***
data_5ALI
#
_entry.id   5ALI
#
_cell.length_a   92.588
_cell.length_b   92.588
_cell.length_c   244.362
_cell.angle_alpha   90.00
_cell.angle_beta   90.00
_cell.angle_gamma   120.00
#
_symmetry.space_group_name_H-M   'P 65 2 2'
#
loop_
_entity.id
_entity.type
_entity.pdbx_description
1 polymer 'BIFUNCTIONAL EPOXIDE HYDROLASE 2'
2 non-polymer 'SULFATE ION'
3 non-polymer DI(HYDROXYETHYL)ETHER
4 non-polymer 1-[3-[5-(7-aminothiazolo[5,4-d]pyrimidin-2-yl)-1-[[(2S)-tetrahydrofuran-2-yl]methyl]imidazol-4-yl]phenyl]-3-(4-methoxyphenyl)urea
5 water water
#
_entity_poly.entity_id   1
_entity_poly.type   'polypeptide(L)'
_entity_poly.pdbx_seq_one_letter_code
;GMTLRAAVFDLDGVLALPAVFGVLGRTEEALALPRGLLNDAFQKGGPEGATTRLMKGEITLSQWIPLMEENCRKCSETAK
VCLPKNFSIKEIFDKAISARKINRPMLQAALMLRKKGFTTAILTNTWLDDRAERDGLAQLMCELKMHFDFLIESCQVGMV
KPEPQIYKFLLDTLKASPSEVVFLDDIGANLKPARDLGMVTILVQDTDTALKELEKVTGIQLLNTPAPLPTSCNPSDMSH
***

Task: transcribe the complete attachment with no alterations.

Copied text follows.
data_5ALI
#
_entry.id   5ALI
#
_cell.length_a   92.588
_cell.length_b   92.588
_cell.length_c   244.362
_cell.angle_alpha   90.00
_cell.angle_beta   90.00
_cell.angle_gamma   120.00
#
_symmetry.space_group_name_H-M   'P 65 2 2'
#
loop_
_entity.id
_entity.type
_entity.pdbx_description
1 polymer 'BIFUNCTIONAL EPOXIDE HYDROLASE 2'
2 non-polymer 'SULFATE ION'
3 non-polymer DI(HYDROXYETHYL)ETHER
4 non-polymer 1-[3-[5-(7-aminothiazolo[5,4-d]pyrimidin-2-yl)-1-[[(2S)-tetrahydrofuran-2-yl]methyl]imidazol-4-yl]phenyl]-3-(4-methoxyphenyl)urea
5 water water
#
_entity_poly.entity_id   1
_entity_poly.type   'polypeptide(L)'
_entity_poly.pdbx_seq_one_letter_code
;GMTLRAAVFDLDGVLALPAVFGVLGRTEEALALPRGLLNDAFQKGGPEGATTRLMKGEITLSQWIPLMEENCRKCSETAK
VCLPKNFSIKEIFDKAISARKINRPMLQAALMLRKKGFTTAILTNTWLDDRAERDGLAQLMCELKMHFDFLIESCQVGMV
KPEPQIYKFLLDTLKASPSEVVFLDDIGANLKPARDLGMVTILVQDTDTALKELEKVTGIQLLNTPAPLPTSCNPSDMSH